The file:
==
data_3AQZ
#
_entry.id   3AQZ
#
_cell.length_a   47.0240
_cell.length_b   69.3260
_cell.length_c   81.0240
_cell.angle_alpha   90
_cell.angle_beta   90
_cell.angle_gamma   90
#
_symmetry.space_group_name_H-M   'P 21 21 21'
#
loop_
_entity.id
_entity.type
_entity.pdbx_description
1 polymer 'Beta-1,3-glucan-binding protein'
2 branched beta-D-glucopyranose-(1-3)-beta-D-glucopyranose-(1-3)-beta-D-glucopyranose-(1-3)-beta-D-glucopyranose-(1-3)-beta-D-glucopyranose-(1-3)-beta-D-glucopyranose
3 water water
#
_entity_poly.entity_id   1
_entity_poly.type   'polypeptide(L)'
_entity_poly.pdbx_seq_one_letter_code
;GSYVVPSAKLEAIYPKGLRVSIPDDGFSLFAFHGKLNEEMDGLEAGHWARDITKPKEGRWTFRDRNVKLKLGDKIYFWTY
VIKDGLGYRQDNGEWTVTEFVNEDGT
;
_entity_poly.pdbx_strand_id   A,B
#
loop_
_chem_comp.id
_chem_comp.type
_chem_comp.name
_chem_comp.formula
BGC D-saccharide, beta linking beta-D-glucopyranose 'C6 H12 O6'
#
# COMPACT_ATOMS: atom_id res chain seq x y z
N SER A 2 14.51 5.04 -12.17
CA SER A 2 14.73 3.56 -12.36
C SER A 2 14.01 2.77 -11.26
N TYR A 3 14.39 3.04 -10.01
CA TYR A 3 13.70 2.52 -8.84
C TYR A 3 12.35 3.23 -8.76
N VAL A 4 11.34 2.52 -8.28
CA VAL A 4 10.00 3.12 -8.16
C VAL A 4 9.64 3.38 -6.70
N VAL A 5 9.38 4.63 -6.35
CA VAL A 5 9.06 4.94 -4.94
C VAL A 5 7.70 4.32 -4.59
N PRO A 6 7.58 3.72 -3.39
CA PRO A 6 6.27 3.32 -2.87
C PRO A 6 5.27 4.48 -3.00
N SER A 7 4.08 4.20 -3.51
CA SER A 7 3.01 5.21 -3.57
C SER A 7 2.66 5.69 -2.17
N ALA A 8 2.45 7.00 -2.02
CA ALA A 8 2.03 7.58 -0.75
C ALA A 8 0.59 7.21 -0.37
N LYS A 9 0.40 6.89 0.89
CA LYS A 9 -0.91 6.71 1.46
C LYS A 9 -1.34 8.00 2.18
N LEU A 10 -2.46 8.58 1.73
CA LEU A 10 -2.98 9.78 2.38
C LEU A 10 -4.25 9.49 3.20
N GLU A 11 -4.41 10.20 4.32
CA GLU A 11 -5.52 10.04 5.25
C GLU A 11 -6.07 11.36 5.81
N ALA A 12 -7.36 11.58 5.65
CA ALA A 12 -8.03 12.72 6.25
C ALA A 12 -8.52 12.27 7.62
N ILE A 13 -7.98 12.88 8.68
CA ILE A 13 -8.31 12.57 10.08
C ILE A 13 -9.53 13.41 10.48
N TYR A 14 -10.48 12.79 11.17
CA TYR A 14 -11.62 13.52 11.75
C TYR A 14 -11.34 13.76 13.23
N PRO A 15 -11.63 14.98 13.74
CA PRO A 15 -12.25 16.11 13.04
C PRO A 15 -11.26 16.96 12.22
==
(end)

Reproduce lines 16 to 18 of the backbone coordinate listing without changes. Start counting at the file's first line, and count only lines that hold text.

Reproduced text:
_entity.type
_entity.pdbx_description
1 polymer 'Beta-1,3-glucan-binding protein'